A Lesson Before Dying, by Ernest J. Gaines, read by Jay Long.
Brideshead Revisited, by Evelyn Waugh, brilliantly read by Jeremy Irons
Great Expectations, by Charles Dickens, Books on Tape
Nicholas Nickleby, by Charles Dickens, read by Robert Whitfield (incredible reading, he switches back and forth among so many voices!)
Paula Spencer, by Roddy Doyle, read by Ger Ryan
My Name Is Lucy Barton, by Elizabeth Strout, read by Kimberly Farr
Mambo in Chinatown by Jean Kwok, read by Angela Lin
Dubliners by James Joyce, read by Connor Sheridan
Cloud Atlas by David Mitchell, several readers (see below for details)
The No. 1 Ladies’ Detective Agency by Alexander McCall Smith, read by Lisette Lecat
The Age of Innocence by Edith Wharton, read by Lorna Raver
The Bridge of San Luis Rey by Thornton Wilder, read by Sam Waterson.
This Is Happiness by Niall Williams, read by Dermot Crowley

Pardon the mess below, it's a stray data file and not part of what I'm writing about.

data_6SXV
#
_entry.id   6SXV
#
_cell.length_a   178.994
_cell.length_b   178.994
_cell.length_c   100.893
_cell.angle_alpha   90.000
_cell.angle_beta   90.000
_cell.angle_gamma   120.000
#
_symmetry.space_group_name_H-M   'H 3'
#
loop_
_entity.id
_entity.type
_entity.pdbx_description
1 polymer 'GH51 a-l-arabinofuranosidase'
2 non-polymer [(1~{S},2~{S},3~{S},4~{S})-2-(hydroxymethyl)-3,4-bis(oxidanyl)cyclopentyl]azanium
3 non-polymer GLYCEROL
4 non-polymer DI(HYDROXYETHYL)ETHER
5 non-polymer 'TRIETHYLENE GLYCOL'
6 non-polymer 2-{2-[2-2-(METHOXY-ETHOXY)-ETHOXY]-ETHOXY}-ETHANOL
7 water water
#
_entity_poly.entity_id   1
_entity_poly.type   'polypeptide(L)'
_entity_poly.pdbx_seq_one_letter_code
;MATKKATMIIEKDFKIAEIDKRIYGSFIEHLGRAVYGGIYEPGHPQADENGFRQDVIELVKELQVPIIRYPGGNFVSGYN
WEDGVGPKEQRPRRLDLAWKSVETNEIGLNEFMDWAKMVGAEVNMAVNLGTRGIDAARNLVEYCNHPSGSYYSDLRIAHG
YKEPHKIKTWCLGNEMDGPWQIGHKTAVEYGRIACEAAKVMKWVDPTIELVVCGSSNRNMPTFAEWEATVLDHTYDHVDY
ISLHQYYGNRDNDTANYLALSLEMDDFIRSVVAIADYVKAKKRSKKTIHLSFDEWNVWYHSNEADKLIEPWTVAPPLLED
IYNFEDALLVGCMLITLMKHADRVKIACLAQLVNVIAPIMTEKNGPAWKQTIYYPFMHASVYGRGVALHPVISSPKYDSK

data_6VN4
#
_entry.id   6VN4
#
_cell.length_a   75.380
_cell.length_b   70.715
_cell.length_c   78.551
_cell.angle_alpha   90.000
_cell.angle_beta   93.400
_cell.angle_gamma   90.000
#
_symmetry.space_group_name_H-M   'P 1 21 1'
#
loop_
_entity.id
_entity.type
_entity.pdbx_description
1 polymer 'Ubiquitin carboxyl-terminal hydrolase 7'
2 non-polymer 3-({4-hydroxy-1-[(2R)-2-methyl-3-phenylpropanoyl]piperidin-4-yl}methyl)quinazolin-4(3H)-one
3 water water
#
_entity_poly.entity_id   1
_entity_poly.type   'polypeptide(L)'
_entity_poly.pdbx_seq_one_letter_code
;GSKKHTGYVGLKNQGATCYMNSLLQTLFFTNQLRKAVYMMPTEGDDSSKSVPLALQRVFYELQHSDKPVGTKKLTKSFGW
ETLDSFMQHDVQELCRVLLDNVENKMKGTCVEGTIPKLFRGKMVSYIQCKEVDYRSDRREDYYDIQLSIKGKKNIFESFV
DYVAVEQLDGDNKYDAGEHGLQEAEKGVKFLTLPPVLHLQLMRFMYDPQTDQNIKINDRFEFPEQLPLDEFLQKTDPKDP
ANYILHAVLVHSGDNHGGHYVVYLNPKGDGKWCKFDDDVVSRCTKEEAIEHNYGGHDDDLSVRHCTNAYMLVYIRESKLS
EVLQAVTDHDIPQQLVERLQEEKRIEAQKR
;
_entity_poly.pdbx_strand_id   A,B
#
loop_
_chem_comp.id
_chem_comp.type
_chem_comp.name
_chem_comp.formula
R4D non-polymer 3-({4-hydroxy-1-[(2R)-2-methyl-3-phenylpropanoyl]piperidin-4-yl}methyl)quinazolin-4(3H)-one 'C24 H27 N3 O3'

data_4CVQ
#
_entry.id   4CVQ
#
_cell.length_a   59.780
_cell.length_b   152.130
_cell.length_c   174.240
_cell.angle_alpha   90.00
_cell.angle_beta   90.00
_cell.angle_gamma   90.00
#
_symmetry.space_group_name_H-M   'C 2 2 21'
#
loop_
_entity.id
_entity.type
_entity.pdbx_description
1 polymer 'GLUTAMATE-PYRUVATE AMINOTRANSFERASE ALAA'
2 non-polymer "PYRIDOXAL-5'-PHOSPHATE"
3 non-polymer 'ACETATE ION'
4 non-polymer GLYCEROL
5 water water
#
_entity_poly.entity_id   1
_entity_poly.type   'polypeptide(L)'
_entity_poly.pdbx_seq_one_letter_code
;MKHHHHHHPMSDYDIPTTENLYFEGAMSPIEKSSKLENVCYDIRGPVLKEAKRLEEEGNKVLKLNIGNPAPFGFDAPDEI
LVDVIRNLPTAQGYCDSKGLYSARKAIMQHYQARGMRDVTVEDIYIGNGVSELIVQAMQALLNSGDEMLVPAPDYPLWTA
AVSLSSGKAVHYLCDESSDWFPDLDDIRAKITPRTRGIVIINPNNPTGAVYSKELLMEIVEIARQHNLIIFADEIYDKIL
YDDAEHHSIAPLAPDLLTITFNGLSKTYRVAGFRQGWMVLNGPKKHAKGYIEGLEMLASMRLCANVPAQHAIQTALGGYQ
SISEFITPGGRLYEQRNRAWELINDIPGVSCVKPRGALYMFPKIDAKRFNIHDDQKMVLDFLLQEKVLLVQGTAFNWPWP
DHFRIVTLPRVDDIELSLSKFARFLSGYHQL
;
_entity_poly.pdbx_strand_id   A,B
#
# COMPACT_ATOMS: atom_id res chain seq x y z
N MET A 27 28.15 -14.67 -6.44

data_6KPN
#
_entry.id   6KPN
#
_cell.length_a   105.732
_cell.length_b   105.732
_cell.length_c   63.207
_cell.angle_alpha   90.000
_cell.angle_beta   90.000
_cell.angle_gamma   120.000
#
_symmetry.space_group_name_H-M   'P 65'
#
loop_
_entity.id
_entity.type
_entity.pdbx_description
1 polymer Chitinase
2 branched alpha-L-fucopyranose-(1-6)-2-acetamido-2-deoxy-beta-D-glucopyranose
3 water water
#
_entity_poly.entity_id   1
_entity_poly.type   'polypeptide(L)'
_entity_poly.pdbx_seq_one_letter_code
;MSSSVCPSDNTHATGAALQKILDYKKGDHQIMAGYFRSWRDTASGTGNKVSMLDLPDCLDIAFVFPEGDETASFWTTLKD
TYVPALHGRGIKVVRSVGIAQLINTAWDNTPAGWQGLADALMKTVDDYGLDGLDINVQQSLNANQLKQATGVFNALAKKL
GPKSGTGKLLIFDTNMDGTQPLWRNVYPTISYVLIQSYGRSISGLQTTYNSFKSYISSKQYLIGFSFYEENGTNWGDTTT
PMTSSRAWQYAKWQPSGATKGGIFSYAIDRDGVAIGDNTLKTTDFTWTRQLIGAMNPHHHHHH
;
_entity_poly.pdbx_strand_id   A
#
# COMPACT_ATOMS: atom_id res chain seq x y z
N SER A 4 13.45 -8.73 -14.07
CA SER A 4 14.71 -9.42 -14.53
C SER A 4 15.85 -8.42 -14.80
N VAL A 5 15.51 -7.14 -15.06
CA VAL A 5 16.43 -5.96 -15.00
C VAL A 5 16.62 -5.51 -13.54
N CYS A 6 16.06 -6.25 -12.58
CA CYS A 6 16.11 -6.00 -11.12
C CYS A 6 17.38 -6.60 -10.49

1491: New Revelations of the Americas Before Columbus by Charles C. Mann, read by Darrell Dennis
Audiobooks vs. Print Books
It’s a commonplace notion that movies of great books never quite equal the texts they're based on. Maybe that’s because the author’s voice is such a crucial part of an excellent work of literature. The dialogue doesn’t really make up for losing the poetry of the narrative. How would you make a movie of To the Lighthouse, for instance, that could approach the wainscoted interior worlds of Virginia Woolf's characters?
|Ernest J. Gaines|
Zack’s most recent book of poems, Irreverent Litanies
Zack’s most recent translation, Bérénice 1934–44: An Actress in Occupied Paris by Isabelle Stibbe
Other posts on writing topics:
How to Get Published
Getting the Most from Your Writing Workshop
How Not to Become a Literary Dropout
Putting Together a Book Manuscript
Working with a Writing Mentor
How to Deliver Your Message
Does the Muse Have a Cell Phone?
Why Write Poetry?
Poetic Forms: Introduction; The Sonnet, The Sestina, The Ghazal, The Tanka, The Villanelle
Praise and Lament
How to Be an American Writer
Writers and Collaboration
Types of Closure in Poetry